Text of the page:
Looking across the dial horizontally, from left to right, first comes the small seconds, which is less a subdial than an articulation on the dial. From the hand to the numerals to the indexes, the small seconds display is all-white, which matches the white color of the barrel-shaped minute and hour hands in addition to the white numerals and indexes on the chapter rings. White is the color of time; orange is the color of timing. The exception is the additional use of orange for the date arrow and for “tachymeter” on the upper chapter ring. On the far right are the day and preview date windows.
The crystal is sapphire and has a dual-sided nonreflective coating. The sloping bezel maximizes the viewing area under the crystal.
In addition to the black/gray/orange/white color scheme seen here, the Raymond Weil Freelancer Titanium Chronograph is available in a white/gray/red color scheme, and either watch can have a titanium bracelet or black/brown leather strap.
The case is satin-finished titanium. The smooth bezel is slightly angled away from the dial where all the attention resides. The titanium case is more experienced than seen and commands the wearer’s attention because its light weight seems incongruous to its 45-mm size and chronograph functionality. Four screws affix the caseback, and it has four small indentations for caseback removal. The center of the caseback is transparent, made of sapphire.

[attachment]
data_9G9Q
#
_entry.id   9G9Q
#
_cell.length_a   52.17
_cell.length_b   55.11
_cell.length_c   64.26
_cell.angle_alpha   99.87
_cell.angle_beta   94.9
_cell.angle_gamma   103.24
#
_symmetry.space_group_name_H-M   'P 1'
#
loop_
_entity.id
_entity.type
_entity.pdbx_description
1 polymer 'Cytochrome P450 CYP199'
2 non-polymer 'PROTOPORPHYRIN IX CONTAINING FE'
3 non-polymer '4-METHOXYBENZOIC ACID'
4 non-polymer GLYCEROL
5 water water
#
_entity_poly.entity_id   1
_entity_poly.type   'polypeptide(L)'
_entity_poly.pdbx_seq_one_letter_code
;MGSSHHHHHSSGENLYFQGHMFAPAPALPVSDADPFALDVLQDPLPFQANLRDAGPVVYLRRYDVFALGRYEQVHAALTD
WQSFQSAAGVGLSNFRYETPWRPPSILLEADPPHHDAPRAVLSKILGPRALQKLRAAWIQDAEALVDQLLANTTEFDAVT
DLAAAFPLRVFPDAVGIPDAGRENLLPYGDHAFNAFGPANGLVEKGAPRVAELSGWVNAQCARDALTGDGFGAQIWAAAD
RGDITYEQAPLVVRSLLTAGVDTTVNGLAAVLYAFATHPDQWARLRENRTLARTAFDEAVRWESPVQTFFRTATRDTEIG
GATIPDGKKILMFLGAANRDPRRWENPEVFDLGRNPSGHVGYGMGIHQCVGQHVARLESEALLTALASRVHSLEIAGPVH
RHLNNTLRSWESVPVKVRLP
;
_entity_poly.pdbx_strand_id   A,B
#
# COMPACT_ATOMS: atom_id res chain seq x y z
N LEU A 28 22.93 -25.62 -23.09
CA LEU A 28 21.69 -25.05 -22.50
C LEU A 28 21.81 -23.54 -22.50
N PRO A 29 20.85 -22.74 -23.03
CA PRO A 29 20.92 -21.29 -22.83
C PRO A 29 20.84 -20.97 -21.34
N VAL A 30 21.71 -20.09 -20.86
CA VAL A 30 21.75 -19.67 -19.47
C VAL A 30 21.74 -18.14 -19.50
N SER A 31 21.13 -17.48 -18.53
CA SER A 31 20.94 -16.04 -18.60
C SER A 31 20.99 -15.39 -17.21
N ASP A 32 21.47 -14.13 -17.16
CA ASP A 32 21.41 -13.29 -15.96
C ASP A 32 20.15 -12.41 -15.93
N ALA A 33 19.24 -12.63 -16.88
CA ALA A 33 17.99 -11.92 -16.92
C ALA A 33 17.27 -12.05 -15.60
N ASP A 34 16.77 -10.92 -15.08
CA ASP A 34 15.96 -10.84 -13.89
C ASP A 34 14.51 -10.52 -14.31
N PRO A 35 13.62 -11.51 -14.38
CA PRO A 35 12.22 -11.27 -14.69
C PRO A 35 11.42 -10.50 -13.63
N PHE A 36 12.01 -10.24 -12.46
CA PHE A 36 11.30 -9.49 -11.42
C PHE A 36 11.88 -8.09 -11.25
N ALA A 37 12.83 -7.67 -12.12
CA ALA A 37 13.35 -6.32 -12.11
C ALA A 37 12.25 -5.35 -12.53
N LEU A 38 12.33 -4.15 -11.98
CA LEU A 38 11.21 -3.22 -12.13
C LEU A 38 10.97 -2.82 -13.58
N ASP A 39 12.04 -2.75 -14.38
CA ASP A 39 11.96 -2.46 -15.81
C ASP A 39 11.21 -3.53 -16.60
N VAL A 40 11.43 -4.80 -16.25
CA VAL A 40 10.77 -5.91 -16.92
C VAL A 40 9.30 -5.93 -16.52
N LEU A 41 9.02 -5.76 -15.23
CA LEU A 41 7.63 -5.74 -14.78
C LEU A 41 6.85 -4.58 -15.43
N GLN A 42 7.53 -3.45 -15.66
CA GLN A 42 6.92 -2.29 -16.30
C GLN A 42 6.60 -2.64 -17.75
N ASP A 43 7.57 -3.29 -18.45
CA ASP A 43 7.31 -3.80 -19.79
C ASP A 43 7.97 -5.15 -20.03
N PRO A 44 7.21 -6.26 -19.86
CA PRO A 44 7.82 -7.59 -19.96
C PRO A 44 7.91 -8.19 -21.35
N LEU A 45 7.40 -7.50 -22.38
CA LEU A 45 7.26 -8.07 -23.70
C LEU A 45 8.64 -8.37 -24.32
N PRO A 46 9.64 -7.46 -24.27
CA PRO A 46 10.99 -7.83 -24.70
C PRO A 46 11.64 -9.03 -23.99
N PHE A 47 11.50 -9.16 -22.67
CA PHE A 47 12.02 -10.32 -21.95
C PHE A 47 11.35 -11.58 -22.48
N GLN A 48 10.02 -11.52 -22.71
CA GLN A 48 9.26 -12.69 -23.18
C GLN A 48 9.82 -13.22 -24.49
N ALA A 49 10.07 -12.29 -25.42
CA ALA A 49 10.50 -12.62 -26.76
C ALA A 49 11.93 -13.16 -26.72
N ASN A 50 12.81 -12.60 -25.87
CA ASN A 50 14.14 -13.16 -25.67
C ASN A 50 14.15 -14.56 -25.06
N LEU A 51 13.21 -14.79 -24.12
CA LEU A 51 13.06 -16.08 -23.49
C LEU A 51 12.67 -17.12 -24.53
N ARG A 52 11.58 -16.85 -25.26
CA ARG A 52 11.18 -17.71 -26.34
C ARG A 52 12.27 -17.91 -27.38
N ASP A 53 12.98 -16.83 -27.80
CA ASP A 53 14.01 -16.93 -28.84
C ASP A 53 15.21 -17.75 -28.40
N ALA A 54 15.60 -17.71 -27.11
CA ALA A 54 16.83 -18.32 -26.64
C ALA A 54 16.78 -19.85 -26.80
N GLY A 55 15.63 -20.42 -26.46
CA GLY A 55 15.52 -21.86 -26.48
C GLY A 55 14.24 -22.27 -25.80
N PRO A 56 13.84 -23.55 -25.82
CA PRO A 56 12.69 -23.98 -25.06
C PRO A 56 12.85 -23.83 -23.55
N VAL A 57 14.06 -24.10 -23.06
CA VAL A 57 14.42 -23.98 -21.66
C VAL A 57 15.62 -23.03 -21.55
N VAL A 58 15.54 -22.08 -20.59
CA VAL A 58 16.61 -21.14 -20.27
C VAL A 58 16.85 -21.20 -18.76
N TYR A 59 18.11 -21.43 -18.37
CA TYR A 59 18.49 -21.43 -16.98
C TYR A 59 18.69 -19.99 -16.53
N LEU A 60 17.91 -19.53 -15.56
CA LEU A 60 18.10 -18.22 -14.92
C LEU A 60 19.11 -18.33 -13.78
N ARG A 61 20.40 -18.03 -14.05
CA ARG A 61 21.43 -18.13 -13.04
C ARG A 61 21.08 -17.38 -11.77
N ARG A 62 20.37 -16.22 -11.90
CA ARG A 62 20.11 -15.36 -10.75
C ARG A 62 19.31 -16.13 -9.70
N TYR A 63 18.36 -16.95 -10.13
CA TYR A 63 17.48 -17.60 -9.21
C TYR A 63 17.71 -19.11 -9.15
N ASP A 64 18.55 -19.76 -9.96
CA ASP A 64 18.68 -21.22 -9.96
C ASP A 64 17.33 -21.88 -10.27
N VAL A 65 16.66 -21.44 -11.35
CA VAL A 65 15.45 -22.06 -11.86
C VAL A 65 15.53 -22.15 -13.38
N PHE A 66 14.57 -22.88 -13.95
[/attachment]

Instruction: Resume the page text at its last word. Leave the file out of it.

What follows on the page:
The screw-down crown is oversized and easy to use. Its fluted edges aid grip and make turning a tactile experience. The RW monogram is etched into the crown and can also be seen on the bracelet buckle.
Raymond Weil makes quality bracelets. This bracelet is solid and comfortable and uses a double pusher for safety. To lock the Raymond Weil Freelancer Titanium’s clasp, however, feels counter-intuitive and takes some adjustment. Instead of the lower bracelet locking first, followed by the upper bracelet, things happen in reverse; the upper bracelet must be locked first with the Raymond Weil Monogram coming across buckle-like. It may take a few times to get closing the clasp right, but once mastered, all thoughts go to the excellent feel of the bracelet.
Under the caseback crystal sits the RW5000 caliber. The familiar cams and levers reveal it as a reworked ETA Valjoux 7750, a veritable workhorse in the watch industry, but since the Swatch Group’s decreased availability of the movement, it is found only in select brands outside the Group, Raymond Weil being one. The movement has 25 jewels and a 46-hour power reserve. The bridges are Spartan and undecorated, but the solid rotor has a machined, circular stippling as well as blue logo and caliber designations.
The Raymond Weil Freelancer Titanium Chronograph looks and feels more expensive than it is, a Raymond Weil specialty, and its combination of aesthetic appeal, function and value make it an all-purpose watch for any occasion. The price is 2,990 euros or $3,350.
• Use of titanium for the case
• Dial layout
• Color Scheme by function with orange
• Chronograph “feel” when starting and stopping
• Price / Quality ratio
• Only 100 meters (300 feet) of water resistance
• Little decoration to the movement